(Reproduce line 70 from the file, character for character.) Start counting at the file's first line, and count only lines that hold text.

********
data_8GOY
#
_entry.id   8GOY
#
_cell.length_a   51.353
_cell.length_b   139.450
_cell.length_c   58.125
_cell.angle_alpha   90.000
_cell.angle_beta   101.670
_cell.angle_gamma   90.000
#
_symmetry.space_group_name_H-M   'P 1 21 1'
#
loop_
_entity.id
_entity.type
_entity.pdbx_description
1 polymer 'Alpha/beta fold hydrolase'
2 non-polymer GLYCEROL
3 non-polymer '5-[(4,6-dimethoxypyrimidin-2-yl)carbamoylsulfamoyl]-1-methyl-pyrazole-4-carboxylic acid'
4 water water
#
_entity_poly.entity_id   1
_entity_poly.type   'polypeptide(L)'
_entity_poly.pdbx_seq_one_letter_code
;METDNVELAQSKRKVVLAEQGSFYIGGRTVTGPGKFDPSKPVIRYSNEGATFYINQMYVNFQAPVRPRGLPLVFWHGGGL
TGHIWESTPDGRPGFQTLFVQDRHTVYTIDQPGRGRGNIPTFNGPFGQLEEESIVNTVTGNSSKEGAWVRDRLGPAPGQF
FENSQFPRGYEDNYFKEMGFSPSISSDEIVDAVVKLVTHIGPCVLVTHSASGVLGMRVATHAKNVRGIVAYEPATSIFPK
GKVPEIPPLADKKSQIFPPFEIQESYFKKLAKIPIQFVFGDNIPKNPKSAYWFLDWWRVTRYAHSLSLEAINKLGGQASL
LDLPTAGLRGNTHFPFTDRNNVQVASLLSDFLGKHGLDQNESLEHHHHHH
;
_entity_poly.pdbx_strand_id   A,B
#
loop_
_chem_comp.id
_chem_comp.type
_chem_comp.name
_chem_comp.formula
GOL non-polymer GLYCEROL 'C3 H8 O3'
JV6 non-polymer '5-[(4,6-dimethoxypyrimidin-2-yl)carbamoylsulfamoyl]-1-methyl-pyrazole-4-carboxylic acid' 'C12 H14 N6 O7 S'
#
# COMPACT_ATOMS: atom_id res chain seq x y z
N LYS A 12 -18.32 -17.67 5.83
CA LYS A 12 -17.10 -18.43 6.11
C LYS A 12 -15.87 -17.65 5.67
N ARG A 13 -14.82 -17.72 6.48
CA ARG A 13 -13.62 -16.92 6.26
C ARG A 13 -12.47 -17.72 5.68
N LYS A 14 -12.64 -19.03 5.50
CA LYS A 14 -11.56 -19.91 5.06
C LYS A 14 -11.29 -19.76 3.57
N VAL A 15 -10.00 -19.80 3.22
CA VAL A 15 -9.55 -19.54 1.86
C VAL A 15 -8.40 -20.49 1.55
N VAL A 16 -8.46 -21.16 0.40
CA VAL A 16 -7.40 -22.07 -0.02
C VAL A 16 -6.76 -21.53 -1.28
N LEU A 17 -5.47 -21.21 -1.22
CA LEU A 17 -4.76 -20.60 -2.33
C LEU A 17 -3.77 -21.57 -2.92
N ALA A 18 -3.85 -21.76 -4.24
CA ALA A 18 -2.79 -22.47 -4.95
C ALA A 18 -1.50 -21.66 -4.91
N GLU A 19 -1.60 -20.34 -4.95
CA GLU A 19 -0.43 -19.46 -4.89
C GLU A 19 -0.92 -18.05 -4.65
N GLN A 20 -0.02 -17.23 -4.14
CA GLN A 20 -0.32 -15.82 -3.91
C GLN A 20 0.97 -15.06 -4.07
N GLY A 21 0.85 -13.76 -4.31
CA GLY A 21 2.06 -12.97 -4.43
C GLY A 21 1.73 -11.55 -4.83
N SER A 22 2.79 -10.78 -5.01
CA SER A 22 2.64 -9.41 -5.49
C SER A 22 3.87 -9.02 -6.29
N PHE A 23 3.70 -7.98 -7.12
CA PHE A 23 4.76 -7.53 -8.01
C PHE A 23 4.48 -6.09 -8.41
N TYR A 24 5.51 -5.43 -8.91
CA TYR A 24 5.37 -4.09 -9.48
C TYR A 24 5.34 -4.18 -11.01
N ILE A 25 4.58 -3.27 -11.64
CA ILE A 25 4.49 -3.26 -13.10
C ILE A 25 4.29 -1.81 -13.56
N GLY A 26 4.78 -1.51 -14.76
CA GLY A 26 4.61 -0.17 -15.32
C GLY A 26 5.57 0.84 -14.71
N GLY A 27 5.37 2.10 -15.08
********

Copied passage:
N GLY A 21 0.85 -13.76 -4.31